Croton (Italy), June 19: An Iraqi asylum-seeker held in southern Italy on Monday wanted to stay in the country to “cut infidels’ throats” rather than return to his homeland and wage Jihad there, according to police.
Hussein Abs Hamir, 29, a self-proclaimed member of the Islamic State jihadist group made the remark during an intercepted phone conversation with this his sister, according to investigators in the port city of Crotone.
Hamir faces charges of conspiracy to commit international terrorism and criminal association, police said.
Investigators said they found a photo of Crotone’s police chief Claudio Sanfilippo and other police officials on Hamir’s mobile phone and believe he visited Rome in recent months to recce security in the capital.
Hamir recruited other asylum-seekers at Crotone’s migrant shelter to IS, incited them to carry “violent acts aimed at terrorism” and gave them updates and propaganda materials on IS, according to police.
Magistrates said Hamir exalted the nail bombing that killed 23 adults and children and wounded 119 people in Manchester last month after a concert by US singer Ariana Grande – an attack claimed by IS.
“In the presence of other guests at the shelter he watched and listened to videos of the Manchester attack on May 22, gloating about the attack and repeatedly uttering the phrase ‘Allah Akbar’ (God is Great),” wrote investigating magistrates in Crotone in their warrant for Hamir’s arrest.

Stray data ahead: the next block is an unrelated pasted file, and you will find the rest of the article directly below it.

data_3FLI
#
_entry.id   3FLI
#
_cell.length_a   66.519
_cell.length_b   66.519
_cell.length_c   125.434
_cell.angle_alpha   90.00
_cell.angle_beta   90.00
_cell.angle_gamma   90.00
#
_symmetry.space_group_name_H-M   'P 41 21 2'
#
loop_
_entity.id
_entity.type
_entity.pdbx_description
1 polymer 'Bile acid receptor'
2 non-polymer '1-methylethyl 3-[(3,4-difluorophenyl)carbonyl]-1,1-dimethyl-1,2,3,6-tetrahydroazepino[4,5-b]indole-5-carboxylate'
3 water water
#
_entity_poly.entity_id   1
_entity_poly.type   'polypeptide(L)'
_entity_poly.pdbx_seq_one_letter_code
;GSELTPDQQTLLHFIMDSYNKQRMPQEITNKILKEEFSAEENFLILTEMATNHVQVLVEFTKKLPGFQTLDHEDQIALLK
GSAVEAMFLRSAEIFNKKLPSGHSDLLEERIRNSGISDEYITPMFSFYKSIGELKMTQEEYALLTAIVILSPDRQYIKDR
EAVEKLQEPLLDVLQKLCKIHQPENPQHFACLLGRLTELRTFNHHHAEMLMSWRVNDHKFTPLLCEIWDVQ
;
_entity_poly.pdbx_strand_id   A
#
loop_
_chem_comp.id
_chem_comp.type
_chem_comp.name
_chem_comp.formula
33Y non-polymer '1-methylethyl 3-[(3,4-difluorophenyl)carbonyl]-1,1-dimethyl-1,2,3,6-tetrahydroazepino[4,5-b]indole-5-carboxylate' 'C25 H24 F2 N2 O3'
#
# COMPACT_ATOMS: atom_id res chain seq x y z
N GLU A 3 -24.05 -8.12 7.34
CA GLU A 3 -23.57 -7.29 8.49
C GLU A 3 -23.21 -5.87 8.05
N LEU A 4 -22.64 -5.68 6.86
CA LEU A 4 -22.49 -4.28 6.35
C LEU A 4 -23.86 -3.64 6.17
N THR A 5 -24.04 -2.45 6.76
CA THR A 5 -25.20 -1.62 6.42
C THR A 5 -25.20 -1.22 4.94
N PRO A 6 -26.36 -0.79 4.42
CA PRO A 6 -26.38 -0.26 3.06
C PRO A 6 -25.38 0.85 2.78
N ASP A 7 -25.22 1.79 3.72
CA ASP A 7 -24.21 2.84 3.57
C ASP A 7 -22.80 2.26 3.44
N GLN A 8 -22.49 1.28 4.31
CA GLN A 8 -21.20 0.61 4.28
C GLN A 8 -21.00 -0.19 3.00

“He also watched and listened daily to IS jihadist videos with the volume turned up high,” the warrant added.
Hamir repeatedly said he had no qualms about belonging to IS, claiming the group was “good” and that “for me it is God”.
Hamir’s arrest came after a “complex and lengthy” probe coordinated by anti-mafia prosecutors in Catanzaro and by counter-terrorism police in Crotone, investigators said, describing him as “a violent individual with strong criminal inclinations”.
He entered Italy in August 2009 as an illegal boat migrant and previously requested asylum in Norway in 2008, in Finland in 2009, and in Germany and Denmark in 2010, according to police.
Half a million people, many of them Muslims from North Africa and the Middle East, have reached Europe via Italy in the past three years, and boat arrivals are up more than 17 percent this year from 2016.
Hamir’s case will intensify searing political debate on Italy’s citizenship laws and the
management of boat migrants ahead of national polls due by next May.